What is EMDR?
by The Mind Faculty
What is Eye Movement Desensitisation Reprocessing (EMDR)?
This breakthrough psychotherapy was designed to help patients overcome the devastating effects of post-traumatic stress disorder (PTSD). This can occur after experiences such as physical or emotional abuse, rape, car accidents or military combat. It has been proven to help people experience the benefits of therapy that use to take years.
Using eye movements, it helps the brain to reprocess a traumatic situation.
How we experience physical trauma is similar to how we experience physical trauma. For example, if you have a cut, the body works to close the wound. If there is a foreign object in the cut, or there are repeated injuries, the wound remains open, and continues to cause pain. This is similar to mental trauma. When we experience a disturbing event, it can cause blockages or imbalances in the system. Therefore, we are forced to re-experience the trauma. Using EMDR, the practitioner can help the patient to remove the black, and let the healing begin.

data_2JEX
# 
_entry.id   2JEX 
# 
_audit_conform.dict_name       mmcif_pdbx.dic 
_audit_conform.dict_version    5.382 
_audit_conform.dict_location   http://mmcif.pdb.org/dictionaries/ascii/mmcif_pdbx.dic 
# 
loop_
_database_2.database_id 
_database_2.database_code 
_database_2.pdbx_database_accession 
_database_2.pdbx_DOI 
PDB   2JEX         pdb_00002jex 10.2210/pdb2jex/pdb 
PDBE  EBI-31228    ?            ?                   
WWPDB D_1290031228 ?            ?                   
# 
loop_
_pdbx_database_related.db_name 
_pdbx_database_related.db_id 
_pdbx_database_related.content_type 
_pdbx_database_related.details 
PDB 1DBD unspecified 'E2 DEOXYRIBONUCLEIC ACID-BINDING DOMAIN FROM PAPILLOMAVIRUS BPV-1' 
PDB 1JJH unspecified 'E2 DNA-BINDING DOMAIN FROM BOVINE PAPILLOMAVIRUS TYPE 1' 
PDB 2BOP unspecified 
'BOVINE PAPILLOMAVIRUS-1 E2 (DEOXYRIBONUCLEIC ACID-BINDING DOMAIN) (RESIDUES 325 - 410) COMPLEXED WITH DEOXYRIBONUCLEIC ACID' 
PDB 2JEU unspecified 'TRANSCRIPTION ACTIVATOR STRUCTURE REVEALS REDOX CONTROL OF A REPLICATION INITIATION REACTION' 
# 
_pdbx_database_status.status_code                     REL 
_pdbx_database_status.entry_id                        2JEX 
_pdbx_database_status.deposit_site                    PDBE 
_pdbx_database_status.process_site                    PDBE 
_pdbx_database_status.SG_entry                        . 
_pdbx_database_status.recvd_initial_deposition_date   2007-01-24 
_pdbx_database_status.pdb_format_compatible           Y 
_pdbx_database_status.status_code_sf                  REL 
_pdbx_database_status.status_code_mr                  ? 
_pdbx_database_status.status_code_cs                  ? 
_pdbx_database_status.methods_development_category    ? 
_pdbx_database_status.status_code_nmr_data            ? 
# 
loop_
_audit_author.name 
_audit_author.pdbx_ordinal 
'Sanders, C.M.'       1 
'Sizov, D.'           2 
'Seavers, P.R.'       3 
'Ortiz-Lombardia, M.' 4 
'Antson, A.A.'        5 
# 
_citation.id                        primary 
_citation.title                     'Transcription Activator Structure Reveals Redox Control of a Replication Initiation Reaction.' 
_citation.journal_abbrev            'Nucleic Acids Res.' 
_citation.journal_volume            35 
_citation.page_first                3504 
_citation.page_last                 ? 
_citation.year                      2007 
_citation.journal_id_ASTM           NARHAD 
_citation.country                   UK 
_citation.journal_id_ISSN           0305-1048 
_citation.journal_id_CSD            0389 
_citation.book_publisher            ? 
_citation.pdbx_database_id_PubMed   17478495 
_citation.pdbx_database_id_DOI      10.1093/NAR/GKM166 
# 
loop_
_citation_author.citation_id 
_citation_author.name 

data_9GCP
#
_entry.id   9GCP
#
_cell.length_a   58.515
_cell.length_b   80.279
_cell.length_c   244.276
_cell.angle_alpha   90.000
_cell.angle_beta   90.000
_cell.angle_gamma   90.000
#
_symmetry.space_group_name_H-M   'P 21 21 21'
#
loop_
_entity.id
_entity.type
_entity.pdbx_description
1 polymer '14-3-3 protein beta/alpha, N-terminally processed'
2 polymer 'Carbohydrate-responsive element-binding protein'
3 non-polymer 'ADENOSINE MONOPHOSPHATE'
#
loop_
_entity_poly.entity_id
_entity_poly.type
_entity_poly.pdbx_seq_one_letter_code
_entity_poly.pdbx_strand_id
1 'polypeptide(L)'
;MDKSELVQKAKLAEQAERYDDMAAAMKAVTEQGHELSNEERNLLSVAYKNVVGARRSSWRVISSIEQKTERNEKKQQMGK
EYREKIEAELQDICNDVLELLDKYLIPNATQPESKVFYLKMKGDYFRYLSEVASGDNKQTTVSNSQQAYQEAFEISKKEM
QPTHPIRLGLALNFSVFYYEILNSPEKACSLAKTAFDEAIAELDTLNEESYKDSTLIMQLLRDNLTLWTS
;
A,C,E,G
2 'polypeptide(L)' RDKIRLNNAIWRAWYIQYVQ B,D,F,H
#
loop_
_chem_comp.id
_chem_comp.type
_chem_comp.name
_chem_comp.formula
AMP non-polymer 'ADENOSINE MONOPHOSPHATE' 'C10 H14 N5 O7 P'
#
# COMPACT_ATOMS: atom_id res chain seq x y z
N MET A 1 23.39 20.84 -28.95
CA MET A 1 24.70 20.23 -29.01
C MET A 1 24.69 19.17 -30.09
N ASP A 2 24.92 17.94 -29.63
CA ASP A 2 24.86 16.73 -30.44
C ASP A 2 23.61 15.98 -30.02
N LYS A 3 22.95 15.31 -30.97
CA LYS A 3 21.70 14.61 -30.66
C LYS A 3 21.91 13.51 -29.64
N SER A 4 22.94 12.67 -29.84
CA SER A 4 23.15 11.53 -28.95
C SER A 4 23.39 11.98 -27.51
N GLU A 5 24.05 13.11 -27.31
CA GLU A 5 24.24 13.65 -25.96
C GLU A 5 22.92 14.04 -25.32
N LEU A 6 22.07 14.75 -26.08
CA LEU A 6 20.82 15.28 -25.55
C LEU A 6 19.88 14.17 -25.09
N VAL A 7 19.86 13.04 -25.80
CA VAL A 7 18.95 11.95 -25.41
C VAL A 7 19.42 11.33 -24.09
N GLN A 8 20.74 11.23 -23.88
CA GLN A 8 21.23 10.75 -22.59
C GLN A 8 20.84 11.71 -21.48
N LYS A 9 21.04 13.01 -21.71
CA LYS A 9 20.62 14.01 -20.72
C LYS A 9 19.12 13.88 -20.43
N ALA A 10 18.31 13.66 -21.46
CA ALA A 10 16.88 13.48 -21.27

How does it work?
The goal of the therapy is to process problematic experiences, and reframe them in a positive light. It is an eight-phase protocol that will you resolve any negative emotions, feelings and behaviours caused by these experiences and leave you with emotions, understanding and perspectives that will lead to healthy and useful behaviours.
The therapy uses eye movements to help re-process the information. This is connected to the biological mechanisms involved in Rapid Eye Movement Sleep. It was discovered by Dr. Francine Shapiro, who found that emotional and behavioral symptoms resulting from disturbing experiences tend to resolve naturally when a person allows his or herself to recall various elements of a memory while engaging in lateral eye movements. Therefore, this can help the patient to process a trauamtic memory and disturbing feelings, and change the meaning of the painful event on an emotional level.
For example, a rape victim can shift from feelings of horror and blame to “I survived, and I am strong.”
It uses a three-pronged protocol, involving to the patient’s past, present and future. It pays attention of traumatic memories, and past related events. It also focuses on current distressing situations, in order to develop the skills and behaviours required for positive future action.
Who does it work for?
It has been proven to be effect for PTSD. It has also been successful in treating the following conditions:
Sexual or physical abuse
Body dysmorphic disorders